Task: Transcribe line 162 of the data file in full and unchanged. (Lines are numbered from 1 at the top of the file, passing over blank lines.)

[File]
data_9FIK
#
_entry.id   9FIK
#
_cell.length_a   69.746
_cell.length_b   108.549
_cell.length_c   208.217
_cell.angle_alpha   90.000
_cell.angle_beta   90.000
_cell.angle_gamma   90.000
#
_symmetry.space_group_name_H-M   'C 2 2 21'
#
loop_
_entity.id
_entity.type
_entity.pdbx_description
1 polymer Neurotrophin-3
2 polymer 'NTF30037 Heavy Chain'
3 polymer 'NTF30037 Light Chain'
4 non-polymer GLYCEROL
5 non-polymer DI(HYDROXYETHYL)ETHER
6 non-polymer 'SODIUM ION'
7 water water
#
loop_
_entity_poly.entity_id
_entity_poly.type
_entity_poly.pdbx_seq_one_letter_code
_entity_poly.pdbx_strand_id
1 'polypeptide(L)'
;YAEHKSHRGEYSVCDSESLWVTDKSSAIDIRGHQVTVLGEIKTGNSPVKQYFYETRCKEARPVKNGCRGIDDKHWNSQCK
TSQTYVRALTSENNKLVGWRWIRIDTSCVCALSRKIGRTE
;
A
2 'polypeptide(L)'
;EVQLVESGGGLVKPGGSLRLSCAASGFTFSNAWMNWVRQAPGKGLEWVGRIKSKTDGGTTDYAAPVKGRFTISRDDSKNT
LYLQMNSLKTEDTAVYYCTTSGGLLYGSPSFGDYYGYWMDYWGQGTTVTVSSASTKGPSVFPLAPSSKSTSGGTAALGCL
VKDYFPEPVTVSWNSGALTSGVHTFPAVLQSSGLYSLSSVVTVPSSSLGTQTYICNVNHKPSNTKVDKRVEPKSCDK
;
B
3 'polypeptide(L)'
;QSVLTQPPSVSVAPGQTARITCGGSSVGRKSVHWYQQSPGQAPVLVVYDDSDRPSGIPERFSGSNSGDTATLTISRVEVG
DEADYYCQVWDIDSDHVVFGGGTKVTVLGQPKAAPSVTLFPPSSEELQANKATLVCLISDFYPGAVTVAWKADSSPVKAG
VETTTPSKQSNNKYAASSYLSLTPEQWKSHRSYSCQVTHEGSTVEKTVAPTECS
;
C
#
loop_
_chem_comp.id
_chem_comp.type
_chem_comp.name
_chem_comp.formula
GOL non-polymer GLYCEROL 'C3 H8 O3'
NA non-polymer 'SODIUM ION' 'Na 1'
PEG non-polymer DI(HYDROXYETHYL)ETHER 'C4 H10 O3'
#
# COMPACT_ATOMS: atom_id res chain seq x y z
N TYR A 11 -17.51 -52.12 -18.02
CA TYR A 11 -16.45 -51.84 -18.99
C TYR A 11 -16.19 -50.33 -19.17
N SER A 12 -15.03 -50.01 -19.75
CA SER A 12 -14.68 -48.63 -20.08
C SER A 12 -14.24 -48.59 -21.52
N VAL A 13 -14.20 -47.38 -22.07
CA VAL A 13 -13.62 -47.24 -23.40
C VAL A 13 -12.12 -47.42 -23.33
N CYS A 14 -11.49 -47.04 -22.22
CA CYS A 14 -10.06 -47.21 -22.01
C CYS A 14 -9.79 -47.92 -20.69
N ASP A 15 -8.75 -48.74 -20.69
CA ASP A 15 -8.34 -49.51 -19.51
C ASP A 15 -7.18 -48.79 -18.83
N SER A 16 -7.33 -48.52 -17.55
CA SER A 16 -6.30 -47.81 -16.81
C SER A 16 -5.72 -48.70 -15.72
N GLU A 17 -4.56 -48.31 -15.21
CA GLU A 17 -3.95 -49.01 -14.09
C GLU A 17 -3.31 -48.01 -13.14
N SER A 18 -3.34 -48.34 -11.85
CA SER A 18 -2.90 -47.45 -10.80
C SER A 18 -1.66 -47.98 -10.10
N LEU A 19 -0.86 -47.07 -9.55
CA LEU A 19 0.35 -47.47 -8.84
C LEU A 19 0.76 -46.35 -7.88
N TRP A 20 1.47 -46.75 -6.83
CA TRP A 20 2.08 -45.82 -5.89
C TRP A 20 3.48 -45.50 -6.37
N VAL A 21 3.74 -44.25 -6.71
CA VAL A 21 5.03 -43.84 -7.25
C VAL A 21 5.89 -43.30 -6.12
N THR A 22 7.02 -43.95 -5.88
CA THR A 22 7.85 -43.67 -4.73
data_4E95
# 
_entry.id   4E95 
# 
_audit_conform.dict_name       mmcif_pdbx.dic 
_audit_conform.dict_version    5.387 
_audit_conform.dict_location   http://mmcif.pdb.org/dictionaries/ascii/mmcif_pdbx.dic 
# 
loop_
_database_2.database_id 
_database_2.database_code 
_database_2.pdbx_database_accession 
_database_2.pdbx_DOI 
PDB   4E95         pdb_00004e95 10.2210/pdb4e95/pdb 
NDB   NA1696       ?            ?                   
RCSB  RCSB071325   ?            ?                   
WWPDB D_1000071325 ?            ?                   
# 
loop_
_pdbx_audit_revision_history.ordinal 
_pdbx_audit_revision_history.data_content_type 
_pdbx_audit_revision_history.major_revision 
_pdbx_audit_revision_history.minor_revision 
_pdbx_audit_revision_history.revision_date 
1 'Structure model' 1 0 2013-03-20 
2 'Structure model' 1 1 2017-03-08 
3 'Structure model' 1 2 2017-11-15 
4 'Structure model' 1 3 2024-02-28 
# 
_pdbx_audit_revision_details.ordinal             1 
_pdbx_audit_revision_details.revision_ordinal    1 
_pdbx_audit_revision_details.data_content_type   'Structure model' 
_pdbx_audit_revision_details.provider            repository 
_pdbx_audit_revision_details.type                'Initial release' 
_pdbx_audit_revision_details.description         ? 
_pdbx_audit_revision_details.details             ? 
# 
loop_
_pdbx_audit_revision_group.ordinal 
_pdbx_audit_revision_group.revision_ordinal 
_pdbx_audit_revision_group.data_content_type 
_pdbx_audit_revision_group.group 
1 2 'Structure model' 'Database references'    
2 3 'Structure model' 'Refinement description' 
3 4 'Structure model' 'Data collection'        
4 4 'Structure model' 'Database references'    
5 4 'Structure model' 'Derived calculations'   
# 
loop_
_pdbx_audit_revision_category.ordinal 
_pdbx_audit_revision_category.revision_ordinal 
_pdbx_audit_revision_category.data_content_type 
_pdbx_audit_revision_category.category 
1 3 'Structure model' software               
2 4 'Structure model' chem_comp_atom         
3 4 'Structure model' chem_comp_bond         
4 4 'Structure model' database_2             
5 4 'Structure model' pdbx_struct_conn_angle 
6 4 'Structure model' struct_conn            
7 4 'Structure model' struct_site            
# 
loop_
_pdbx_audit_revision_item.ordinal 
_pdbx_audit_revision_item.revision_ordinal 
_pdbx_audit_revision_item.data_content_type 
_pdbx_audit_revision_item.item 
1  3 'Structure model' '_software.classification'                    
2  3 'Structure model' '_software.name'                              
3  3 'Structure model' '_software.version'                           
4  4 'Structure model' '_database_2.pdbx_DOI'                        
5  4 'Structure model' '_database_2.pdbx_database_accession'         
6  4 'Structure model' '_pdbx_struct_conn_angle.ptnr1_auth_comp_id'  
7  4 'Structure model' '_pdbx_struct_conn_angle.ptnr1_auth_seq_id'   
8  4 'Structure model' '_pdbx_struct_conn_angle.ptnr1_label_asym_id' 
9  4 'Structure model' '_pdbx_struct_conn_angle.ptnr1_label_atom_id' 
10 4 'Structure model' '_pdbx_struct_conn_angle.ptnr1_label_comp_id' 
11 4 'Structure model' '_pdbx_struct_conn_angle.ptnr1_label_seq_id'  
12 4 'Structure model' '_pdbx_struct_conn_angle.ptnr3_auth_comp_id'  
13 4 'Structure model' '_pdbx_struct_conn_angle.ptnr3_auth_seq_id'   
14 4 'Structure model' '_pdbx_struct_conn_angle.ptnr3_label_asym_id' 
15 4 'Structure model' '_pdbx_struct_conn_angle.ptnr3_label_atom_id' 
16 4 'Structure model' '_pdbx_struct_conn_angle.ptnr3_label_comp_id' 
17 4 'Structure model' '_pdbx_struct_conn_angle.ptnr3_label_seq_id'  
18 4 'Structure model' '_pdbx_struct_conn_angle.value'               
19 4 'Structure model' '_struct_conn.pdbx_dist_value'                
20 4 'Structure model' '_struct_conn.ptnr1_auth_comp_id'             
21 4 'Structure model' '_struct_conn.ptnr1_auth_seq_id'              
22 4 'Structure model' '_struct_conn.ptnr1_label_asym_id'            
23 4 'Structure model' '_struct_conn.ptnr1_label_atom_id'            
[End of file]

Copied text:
3  3 'Structure model' '_software.version'                           